Brandobaris is a lesser halfling deity. His titles are The Master of Stealth and The Irrepressible Scamp. His symbol is a halfling's footprint. His home plane is the Green Fields and his alignment is true neutral. His portfolio includes stealth, thievery, adventuring, and halfling rogues and his worshipers are adventurers, bards, halflings, risk-takers, and rogues. His allowable clerical alignments are chaotic neutral, true neutral, neutral evil, neutral good, and lawful neutral and his domains are Halfling, Luck, Travel, and Trickery. His favored weapon is the “Escape” (dagger).


Brandobaris (BRAN-doe-BAIR-iss) is the tall races' misapprehensions of the entire halfling race given divine form. A constantly scheming, meddling, curious, short-attention-spanned rapscallion as interested in the contents of a man's purse as he is in the contents of his character, Brandobaris nonetheless makes few enemies, as his wit, charm, good looks, and ability to work on the fly get him out of trouble in the few adventures that do go wrong. A rumored romantic dalliance with Tymora may be responsible for Brandobaris's legendary luck, which plays a central role in the countless tales of daring-do traded from halfling to halfling like currency at waystations across Faerun. Such tales tell of Brandobaris tricking dragons, escaping from the clutches of devilish hordes with bags full of treasure, and even sneaking into Myrkul's Bone Citadel to rescue the souls of ten thousand slain innocents, leaving in return a vase of flowers and a box of erotically shaped chocolate candies. Predictably, lightfoot halflings adore him.

The Church of Misadventure, as Brandobaris's "organized" religion is known, teems with adventuresome troublemakers who usually emerge from some dangerous endeavor better off than when they entered it. Though most halflings (particularly children) love stories of their exploits, most prefer that such events occur as far away from their communities as possible. Many strongheart communities discourage his worship, and the reclusive ghostwise view Brandobaris and his cult as a perversion of the civilized world. Hands of Misadventure, as clerics of Brandobaris are known, engage in difficult, dangerous pursuits such as adventuring, always valuing the story of a given success far more than the physical treasure such a success might bring with it. Though Hands frequently engage in confidence schemes or larceny, they do so for the thrill, with monetary rewards simply garnishing the pleasure that comes from mastering one's (albeit occasionally illegal) craft. The Church of Misadventure has no temples-- in essence, whenever a story is told of Brandobaris's courage, services are in session.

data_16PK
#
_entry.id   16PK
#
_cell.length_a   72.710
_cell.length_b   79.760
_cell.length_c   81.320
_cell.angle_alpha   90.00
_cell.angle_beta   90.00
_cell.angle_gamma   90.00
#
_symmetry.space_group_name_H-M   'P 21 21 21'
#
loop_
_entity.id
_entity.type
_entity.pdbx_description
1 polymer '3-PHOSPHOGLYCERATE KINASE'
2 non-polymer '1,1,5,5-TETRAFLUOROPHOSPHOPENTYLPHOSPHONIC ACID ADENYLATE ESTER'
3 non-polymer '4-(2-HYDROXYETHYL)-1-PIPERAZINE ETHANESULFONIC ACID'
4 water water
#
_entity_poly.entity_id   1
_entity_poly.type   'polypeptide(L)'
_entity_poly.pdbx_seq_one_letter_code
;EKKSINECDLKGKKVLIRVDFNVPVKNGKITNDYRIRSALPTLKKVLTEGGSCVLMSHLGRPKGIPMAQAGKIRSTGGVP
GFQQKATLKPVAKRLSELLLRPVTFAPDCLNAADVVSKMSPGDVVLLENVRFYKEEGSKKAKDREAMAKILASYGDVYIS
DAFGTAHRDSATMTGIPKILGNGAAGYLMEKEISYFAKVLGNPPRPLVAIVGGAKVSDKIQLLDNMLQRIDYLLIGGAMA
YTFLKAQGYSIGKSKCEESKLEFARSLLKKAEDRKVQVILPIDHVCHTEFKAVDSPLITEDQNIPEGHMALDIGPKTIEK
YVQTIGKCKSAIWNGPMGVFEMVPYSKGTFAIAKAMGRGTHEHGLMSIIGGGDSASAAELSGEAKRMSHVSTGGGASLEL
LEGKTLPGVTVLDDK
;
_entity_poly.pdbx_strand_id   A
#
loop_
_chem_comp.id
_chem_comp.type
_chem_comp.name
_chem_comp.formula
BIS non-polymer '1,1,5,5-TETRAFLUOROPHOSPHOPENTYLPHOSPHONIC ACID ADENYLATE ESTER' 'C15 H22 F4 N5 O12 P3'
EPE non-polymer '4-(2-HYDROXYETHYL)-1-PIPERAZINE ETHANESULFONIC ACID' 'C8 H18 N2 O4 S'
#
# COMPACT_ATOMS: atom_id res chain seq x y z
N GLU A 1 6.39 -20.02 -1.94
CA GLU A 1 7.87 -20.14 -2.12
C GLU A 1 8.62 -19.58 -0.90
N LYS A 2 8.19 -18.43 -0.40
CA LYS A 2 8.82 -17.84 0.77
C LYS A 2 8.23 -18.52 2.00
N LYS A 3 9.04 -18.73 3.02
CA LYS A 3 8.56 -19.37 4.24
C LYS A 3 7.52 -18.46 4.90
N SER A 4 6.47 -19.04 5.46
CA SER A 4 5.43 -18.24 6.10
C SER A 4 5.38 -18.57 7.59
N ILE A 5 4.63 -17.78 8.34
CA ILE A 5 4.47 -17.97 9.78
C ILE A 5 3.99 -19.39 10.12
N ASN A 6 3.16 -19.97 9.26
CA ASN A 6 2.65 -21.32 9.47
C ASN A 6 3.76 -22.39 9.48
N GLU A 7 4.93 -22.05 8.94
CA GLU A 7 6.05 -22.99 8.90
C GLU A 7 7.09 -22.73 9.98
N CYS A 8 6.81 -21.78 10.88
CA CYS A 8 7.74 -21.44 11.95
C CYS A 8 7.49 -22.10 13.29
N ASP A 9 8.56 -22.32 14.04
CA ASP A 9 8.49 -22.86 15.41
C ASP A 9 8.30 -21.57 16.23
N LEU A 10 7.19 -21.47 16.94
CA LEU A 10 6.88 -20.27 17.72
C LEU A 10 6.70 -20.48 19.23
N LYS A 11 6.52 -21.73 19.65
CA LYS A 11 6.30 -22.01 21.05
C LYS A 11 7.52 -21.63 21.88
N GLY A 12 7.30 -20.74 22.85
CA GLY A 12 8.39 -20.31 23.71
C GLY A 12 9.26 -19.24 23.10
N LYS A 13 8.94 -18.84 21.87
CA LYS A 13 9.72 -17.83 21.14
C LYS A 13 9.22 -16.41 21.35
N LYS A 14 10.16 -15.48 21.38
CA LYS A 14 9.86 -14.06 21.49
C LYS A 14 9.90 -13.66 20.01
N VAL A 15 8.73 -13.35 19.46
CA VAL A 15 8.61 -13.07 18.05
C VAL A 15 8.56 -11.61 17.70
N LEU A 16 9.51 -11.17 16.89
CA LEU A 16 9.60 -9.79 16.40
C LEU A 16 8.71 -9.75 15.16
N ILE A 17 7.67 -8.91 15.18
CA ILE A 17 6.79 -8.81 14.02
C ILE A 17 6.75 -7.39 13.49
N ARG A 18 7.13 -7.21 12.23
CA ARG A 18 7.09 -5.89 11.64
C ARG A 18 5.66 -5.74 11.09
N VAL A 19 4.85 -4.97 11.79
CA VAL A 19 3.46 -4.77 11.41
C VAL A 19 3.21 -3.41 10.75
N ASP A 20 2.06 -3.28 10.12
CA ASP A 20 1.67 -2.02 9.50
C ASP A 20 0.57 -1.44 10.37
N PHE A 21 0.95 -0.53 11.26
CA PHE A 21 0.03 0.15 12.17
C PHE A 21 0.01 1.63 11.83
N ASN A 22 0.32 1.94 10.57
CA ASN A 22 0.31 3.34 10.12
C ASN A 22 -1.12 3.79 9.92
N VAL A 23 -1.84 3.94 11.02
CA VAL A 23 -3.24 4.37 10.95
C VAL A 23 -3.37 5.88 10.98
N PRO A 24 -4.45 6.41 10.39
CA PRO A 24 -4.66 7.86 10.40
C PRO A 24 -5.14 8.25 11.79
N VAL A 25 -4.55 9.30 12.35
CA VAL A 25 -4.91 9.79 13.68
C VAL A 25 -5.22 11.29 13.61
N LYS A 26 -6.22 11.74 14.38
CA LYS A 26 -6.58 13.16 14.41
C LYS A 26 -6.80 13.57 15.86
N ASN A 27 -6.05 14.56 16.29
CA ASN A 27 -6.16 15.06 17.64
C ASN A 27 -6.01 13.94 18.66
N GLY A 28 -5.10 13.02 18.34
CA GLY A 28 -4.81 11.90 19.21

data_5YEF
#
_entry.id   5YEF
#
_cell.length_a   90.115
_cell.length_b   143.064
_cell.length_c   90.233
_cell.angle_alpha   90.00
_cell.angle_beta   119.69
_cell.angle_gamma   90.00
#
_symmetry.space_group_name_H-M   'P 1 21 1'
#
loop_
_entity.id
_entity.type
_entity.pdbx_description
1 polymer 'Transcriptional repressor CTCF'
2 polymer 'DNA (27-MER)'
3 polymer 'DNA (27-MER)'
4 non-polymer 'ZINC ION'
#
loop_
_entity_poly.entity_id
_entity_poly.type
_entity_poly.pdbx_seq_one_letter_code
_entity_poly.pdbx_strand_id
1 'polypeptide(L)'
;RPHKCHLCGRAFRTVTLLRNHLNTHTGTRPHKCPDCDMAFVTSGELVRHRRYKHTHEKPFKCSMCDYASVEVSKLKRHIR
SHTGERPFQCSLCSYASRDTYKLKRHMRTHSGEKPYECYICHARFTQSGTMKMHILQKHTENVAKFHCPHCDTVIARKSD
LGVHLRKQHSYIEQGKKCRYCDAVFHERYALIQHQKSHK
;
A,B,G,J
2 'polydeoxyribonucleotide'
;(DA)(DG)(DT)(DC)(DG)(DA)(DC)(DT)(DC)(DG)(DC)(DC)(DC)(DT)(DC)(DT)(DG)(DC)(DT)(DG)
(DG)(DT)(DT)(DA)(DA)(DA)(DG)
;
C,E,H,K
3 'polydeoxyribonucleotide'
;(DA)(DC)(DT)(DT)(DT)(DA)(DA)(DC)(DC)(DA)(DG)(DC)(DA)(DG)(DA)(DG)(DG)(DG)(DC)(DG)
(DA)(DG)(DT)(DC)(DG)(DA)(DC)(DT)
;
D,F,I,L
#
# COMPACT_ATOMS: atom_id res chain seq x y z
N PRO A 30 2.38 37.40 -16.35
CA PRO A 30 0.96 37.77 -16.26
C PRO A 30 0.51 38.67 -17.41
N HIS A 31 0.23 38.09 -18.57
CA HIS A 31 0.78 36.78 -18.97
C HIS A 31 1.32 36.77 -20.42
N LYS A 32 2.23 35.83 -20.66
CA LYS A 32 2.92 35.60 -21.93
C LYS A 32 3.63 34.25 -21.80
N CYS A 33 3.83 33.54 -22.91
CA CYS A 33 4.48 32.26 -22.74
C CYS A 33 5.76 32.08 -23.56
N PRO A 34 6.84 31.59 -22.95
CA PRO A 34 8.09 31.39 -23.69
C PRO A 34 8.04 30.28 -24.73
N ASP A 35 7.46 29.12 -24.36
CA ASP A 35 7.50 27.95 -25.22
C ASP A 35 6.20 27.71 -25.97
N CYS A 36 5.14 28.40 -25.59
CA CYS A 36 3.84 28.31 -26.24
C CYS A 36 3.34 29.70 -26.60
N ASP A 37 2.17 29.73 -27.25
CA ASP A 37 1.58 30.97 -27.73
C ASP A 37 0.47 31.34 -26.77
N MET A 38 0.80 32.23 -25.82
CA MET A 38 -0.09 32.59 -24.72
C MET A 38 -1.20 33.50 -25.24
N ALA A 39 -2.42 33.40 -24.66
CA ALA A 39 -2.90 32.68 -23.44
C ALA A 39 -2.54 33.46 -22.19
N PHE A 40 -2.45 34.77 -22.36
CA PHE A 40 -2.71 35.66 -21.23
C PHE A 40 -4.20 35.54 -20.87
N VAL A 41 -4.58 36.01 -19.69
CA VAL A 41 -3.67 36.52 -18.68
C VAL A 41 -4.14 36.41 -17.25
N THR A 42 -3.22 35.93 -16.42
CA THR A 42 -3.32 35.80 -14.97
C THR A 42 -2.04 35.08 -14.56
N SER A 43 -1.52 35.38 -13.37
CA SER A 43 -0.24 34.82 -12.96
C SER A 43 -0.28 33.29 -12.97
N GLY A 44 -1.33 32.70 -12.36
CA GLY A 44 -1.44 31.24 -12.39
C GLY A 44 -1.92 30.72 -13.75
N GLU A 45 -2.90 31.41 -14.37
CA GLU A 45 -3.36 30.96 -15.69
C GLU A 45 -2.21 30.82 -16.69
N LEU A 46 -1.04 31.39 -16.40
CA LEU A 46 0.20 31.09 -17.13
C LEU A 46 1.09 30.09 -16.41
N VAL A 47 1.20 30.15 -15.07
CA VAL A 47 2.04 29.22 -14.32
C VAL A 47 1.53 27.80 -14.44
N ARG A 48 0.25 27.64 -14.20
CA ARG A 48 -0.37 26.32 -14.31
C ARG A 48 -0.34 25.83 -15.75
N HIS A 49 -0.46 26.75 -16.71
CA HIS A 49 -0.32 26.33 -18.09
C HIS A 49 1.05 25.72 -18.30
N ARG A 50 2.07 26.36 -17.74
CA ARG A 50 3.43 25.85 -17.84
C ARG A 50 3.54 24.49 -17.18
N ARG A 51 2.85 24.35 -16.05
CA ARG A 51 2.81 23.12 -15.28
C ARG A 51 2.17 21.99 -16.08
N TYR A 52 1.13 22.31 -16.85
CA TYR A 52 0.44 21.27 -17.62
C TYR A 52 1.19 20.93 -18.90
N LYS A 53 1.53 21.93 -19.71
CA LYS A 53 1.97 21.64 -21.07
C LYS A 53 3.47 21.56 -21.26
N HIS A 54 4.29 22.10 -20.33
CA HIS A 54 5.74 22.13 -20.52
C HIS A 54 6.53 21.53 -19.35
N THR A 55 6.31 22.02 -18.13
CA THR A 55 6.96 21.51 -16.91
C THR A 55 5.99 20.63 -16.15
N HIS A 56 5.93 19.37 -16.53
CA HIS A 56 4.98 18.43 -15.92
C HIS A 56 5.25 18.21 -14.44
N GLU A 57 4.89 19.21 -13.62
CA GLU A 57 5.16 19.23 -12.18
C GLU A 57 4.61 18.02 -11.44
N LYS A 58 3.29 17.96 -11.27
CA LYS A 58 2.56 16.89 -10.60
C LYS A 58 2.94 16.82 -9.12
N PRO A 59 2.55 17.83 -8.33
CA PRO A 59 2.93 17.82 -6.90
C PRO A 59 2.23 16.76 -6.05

Hands of Misadventure pick one time of day or night to consistently pray for spells (those who prefer public displays of bravado usually choose to pray during the day, with the sneakier, more subtle Hands electing to pray under the light of the moon). The Hands have few formal ceremonies, but on the night of a new moon, followers are expected to hide on or more stolen items from the previous month's take in the best hiding place they can find, a ritual known as Brandobaris's Tithe. As might be expected, multiclassing as rogues is enormously popular among the clergy, and auspicians are not uncommon. They turn rather than rebuke undead.

History and Relationships

Brandobaris gets on well with most of his pantheon. He especially enjoys the attention of ministrations of his paramour, Tymora, though the terms of their relationship are perhaps best described as casual. His sense of fun and obsession with putting himself in danger earns him respect and companionship from the likes of Garl Glittergold, Baervan Wildwanderer, Erevan Ilesere, and Vergadain. He respects Mask as a fellow miscreant of unsurpassed skill, but the Shadowloard's cruel streak keeps them from true friendship. Brandobaris's exploits have earned him the enmity of Beshaba and Urdlen. He has no love for Abbathor, who he views as in it only for the money. For his part, Abbathor thinks Brandobaris a base cad worthy of little consideration.


Seek excitement and danger wherever your feet take you, for risk-taking leads to life's greatest rewards. Lust for the thrill, not for the treasure, for greed obscures the true prize of the experience. At the end of the day, the halfling with the wildest tale is the most honored in the eyes of the Irrepressible Scamp.

Worshippers in Luiren

Although every halfling offers up some lighthearted respect to Brandobaris, few who live in Luiren truly venerate the trickster deity. All hin understand that Brandobaris's outlook and antics reflect a part of their nature, but the older and wiser individuals also understand the limitations of such behavior. Nonetheless, every halfling knows by heart the legend of how Brandobaris helped the halflings found Luiren in the dawning days of Faerun, and almost every hin offers an occasional prayer of tanks to him for granting the race its clever and cunning nature.


Cyrrollalee (SEE-oh-LAH-lee), the halfling goddess of trust, friendship, and home, is lawful good. Her titles include the Hand of Fellowship and the Hearthkeeper. Her concern is with the defense and protection of the halfling home and family, as well as the friendship and hospitality that halflings show each other. Many of her followers learn methods of unarmed combat. The domains associated with her are Family, Good, and Law and her favored weapon is the club.